Its clear to all that HGV drivers make the country go around. The argument goes that they’ve been underpaid, underappreciated and denied basic human rights. But now they’re calling the shots. Could a Dutch innovation provide a long term solution to the satisfaction of both transport suppliers and driver representatives?
I was in Currys PC World yesterday browsing laptops. I asked about a shiny new model. The sales assistant sighed: “not in stock, no deliveries…no drivers”. It’s not just logistics companies that are feeling the squeeze, the HGV driver crisis is affecting supply chains everywhere.
Last month, we established the sources and possible solutions of the HGV drivers crisis. The food and drink industry called on ministers to introduce a short-term visa scheme. This will allow logistics companies to recruit EU HGV drivers to ease disruption in crucial food supply. So far, its not proved overwhelmingly popular.
Soon many fear aisles will be empty, and the kids will go without on Christmas Day. Scary stuff.
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Much Worse Than A Strike, It’s An Exodus.
While EU residents permanently headed home as a result of Brexit and the pandemic, conditions for the remaining lorry drivers have become worse than ever.
As we covered last week, The RHA (Road Haulage Association) noted that HGV drivers were being denied UN Human Rights like sanitation and access to a toilet. Despite the catalyst of the pandemic, this issue has been brewing for years.
This is also in part due to the rise of gig economy with jobs such as driving for Uber or Bolt, offering similar pay along with a more manageable lifestyle. Working a 70-hour week and sleeping in your truck aren’t many people’s ideal working conditions. Add into the mix poor pay and take away the ability to use the toilets due to a global pandemic – it’s not hard to see why there are less HGV drivers than ever before.
On top of that, the current workforce has an average age of 50 and industry officials warn that a third of existing drivers will be aged out of the workforce in 5 years.
Lorry Driving Is Becoming More Attractive
Reports tell of logistics companies fighting over workers. Companies are offering up to £5k as a ‘sign and retention bonus’.
Wherever tomorrow’s HGV heroes are right now, we need them behind lorries both today and in the future. The yearly salary for a HGV driver has gone from between £28000 and £30,000 five years ago straight to £40,000. Some new drivers have reported earning as much as £50,000.
This makes the margins for logistics companies who hire and manage deliveries smaller. It is inevitable that this will have an effect on the prices of goods at the end of the supply chain.
Paid Apprenticeship schemes with guaranteed jobs at the end seem to be the way to build tomorrow’s HGV workforce. Firms have also considered hiring people who would have previously been unsuitable, like former offenders. Many have said that training entrance requirements need to be lowered, as government funding is only supported for those with a level 3 (equivalent to A-levels) education. Members of RHA are calling for training to be funded from Level 2, which is equivalent to GCSE education level.
In the current climate, driving a HGV should be open to all those who are able to do the job properly. It now offers a better salary than many other entry-level jobs.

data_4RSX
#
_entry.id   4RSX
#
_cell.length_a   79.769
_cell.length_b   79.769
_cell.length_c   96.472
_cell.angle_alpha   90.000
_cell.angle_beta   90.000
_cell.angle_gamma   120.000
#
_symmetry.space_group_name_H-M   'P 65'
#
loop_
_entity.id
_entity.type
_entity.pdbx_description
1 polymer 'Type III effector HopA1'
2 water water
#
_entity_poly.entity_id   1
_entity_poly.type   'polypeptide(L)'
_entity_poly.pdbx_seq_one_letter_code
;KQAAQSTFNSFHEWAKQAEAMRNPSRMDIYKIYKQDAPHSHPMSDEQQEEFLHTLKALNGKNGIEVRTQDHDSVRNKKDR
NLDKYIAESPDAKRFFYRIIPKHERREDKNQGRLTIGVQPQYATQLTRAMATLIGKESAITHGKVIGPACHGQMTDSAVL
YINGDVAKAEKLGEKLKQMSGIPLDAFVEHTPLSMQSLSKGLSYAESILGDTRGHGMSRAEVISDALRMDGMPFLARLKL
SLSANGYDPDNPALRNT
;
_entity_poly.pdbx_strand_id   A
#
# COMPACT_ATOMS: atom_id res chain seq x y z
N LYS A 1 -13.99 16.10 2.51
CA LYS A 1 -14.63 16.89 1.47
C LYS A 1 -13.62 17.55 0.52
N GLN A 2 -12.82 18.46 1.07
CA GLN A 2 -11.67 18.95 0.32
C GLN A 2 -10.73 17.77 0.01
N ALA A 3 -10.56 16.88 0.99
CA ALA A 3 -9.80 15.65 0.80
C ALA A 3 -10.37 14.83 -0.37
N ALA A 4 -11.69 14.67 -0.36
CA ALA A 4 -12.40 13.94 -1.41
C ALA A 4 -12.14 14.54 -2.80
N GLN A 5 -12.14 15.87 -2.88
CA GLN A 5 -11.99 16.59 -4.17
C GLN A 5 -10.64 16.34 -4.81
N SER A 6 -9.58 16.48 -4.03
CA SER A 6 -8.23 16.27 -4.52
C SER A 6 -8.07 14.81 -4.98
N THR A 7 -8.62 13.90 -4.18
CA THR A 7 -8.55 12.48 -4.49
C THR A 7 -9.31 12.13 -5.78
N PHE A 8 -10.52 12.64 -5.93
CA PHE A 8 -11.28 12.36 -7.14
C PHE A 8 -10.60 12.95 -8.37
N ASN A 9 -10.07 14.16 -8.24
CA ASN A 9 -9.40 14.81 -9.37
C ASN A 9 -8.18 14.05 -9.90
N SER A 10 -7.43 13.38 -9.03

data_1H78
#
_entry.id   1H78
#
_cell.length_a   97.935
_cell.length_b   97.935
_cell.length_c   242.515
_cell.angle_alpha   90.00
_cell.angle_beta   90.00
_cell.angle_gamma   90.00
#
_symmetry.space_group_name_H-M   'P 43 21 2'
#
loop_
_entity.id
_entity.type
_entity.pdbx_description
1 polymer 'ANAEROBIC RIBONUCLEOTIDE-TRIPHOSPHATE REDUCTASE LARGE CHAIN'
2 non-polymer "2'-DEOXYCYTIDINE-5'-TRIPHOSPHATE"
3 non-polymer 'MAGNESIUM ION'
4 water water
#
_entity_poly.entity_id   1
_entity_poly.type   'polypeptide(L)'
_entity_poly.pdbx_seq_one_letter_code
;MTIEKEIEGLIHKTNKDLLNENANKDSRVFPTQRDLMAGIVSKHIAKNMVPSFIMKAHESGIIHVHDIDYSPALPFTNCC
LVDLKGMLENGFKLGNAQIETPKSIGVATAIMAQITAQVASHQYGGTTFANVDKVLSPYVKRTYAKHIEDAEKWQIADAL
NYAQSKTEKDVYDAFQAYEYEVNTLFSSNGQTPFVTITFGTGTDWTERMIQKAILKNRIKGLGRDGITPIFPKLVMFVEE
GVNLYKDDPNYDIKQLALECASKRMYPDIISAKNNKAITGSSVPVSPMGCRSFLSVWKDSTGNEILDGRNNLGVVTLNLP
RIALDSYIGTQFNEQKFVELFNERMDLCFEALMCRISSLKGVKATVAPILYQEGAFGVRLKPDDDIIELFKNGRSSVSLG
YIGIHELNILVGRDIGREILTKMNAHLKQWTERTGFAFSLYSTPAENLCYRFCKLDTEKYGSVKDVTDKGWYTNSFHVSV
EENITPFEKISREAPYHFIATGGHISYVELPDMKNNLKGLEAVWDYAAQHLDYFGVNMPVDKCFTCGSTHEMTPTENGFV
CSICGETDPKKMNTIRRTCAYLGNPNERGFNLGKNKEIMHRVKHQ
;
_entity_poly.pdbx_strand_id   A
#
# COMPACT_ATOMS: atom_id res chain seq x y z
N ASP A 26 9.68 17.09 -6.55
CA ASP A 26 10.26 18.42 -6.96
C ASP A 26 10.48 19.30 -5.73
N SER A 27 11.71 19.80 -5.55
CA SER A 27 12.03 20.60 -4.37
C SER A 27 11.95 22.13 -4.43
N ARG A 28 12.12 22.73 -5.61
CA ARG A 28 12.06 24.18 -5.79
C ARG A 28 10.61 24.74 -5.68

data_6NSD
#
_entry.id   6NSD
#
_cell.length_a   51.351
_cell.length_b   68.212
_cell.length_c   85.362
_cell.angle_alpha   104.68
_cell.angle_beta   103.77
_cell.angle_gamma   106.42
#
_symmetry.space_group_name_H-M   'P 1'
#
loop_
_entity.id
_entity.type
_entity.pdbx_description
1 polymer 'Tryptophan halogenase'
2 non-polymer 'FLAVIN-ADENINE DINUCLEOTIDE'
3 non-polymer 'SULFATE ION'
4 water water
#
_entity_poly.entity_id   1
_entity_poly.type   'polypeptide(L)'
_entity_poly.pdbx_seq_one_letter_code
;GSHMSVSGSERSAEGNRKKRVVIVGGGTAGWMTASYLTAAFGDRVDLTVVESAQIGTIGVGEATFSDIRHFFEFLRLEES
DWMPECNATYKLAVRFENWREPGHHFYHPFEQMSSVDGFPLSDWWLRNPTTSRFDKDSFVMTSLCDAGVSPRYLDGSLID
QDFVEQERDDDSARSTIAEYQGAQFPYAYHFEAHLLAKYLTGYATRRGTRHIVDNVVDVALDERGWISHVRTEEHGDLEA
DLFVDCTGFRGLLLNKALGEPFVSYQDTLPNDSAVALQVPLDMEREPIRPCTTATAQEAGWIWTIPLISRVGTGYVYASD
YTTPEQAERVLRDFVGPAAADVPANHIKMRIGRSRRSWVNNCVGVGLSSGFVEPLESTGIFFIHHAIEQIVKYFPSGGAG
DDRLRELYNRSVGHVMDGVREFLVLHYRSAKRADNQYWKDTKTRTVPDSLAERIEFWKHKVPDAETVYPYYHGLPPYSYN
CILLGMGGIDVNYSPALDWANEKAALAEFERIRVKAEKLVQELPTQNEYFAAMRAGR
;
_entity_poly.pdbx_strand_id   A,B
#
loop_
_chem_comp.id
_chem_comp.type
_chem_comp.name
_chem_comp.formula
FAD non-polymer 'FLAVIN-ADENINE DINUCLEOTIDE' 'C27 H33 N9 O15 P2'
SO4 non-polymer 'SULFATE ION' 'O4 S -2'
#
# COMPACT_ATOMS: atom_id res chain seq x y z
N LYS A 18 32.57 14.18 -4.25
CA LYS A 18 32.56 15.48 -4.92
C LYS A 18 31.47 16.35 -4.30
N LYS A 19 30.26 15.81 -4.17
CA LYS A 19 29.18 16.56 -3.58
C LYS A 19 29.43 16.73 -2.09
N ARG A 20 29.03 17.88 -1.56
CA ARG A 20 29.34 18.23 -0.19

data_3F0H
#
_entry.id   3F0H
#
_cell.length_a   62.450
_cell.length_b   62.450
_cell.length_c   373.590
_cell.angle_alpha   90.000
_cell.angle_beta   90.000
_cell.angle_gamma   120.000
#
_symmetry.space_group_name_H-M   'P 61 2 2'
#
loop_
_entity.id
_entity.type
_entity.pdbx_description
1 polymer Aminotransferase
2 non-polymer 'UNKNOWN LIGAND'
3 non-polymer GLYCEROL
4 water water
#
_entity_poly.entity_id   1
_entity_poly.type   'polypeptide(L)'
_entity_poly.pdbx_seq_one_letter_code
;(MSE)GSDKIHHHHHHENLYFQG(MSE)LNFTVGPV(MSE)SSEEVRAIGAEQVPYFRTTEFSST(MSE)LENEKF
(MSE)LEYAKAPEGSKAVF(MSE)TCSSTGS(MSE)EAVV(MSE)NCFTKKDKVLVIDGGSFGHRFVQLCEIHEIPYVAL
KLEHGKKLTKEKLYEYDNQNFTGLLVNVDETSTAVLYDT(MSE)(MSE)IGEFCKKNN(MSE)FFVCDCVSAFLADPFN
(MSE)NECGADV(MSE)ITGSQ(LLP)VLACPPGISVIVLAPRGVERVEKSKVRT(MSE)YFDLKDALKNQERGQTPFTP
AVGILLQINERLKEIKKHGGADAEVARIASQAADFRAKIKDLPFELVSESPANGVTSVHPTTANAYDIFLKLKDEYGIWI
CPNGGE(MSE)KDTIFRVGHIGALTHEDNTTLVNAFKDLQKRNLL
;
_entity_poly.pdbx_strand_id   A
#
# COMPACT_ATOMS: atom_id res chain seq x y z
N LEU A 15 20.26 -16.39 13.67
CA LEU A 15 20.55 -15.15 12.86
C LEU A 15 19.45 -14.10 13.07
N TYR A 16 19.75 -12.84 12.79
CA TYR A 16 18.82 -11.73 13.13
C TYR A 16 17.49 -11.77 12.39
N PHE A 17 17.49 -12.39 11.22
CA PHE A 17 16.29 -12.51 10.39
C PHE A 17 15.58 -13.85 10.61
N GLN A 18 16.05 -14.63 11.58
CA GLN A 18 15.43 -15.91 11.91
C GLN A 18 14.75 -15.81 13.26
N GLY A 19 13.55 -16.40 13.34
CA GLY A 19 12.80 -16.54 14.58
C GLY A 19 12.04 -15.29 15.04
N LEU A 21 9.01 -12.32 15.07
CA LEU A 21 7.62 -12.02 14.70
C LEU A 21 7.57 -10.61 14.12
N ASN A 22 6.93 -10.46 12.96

With home-working normalised, office jobs aren’t offering the same social environment and second home that it once did. Some are opting to leave office life behind and take on a career in driving. This is especially popular among those in their twenties and thirties.
Tomorrow’s Lorry Drivers, Today
The good news is that there are an unprecedented number of people seeking to become licensed. How many of these will stick around once the incentives are taken away remains to be seen.
Hughes Driver Training, based in Leicestershire, told Sky News it is sending 100 students to be tested for HGV licenses per week. Many have been sent directly by haulage firms looking to fast-trick applicants. Major employers like Tesco, Amazon and John Lewis are giving huge bonuses to drivers, which is fuelling rapid inflation in wages.
HGV drivers that have been in the industry for years have reportedly enjoyed two or three pay rises this year without even asking for it. It’s a struggle to think of any other long-standing sectors that have experienced that kind of growth in recent history.
Training new drivers is the most practical way to get through the crisis, but many believe that temporary visas for overseas workers is the only way to get things from A to B right now.
HGV Drivers Have A Rare Chance To Change The Industry Forever
Adrian Jones of Unite says today’s HGV drivers have a unique power or a ‘moment of leverage’, as he calls it.
Jones wants to see long-term reforms as seen in the Netherlands. An agreement is negotiated between employer and union groups, setting clear rules for minimum pay and working conditions. Edwin Atema from Dutch union FNV says, “This collective agreement becomes law, so it gives transport suppliers the ability to say to their customers: this is law, so I can’t go cheaper than this.
A recent job advert read, “All temporary incentives are at Tesco’s discretion and subject to review, variation and removal.”
Understandably unilateral action in the hope of an instant solution is the chosen course of action for most employers. Offering bonuses that will most likely vanish in the future is only a temporary fix. Perhaps the powers that be could intervene to provide some joined up thinking and a longer term plan?